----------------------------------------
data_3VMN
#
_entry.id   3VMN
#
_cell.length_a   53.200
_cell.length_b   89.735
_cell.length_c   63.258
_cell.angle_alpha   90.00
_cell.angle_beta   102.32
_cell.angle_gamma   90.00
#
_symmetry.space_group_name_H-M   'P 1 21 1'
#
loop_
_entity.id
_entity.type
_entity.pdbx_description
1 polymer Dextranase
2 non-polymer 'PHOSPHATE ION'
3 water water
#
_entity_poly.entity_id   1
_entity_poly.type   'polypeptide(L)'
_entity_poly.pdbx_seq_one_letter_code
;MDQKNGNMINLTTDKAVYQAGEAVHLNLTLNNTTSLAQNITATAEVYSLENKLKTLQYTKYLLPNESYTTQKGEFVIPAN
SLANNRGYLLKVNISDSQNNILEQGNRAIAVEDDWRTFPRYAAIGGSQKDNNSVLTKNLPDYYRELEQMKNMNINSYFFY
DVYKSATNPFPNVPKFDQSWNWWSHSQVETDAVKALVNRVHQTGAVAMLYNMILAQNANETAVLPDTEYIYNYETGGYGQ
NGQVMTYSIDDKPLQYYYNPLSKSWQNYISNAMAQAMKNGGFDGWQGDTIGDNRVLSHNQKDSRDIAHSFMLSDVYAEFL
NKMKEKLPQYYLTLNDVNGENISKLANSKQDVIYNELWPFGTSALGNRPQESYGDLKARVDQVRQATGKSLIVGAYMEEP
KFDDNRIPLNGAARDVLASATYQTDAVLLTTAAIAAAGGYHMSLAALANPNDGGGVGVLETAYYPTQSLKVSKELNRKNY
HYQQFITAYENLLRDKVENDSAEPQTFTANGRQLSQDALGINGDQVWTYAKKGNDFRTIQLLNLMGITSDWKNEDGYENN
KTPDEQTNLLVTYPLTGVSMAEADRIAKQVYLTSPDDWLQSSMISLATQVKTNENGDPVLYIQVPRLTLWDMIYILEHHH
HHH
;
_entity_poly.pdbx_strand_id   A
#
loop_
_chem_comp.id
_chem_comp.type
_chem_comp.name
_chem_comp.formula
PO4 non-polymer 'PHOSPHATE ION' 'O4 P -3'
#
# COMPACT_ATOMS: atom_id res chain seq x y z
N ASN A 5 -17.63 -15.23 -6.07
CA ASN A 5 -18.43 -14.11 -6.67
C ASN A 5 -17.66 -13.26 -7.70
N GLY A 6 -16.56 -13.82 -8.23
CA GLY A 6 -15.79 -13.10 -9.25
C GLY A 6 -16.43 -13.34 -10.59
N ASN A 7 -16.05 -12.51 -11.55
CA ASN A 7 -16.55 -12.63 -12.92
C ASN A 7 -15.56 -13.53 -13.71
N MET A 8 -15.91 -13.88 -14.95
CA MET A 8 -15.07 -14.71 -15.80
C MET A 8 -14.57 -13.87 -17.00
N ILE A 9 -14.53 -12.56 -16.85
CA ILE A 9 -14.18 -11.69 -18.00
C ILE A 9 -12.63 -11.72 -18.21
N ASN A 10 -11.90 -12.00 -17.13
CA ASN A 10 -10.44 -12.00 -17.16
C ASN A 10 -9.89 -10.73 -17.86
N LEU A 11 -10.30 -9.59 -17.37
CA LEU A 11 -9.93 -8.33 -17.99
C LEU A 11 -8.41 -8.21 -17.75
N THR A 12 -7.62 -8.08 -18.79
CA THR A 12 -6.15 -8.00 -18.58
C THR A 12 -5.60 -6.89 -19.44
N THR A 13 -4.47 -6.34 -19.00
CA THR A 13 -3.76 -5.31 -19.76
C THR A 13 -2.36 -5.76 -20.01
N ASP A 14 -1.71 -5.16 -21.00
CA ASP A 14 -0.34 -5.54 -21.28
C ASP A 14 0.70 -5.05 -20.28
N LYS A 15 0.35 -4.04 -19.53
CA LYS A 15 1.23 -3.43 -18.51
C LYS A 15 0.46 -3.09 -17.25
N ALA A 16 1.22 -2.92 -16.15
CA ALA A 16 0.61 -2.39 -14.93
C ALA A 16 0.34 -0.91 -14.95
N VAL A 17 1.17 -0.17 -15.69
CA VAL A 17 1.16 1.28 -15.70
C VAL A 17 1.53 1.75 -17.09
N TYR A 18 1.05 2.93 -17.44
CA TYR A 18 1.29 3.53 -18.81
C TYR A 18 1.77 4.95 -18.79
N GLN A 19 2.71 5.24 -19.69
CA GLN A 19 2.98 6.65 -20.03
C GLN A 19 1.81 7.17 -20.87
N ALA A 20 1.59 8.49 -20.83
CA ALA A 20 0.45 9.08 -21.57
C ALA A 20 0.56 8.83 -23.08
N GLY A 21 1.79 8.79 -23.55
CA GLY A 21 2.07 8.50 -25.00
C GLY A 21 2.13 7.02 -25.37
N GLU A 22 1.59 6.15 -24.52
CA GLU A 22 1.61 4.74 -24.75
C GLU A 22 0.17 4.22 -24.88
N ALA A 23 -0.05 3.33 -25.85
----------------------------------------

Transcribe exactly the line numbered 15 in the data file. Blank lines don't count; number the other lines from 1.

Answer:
_entity.id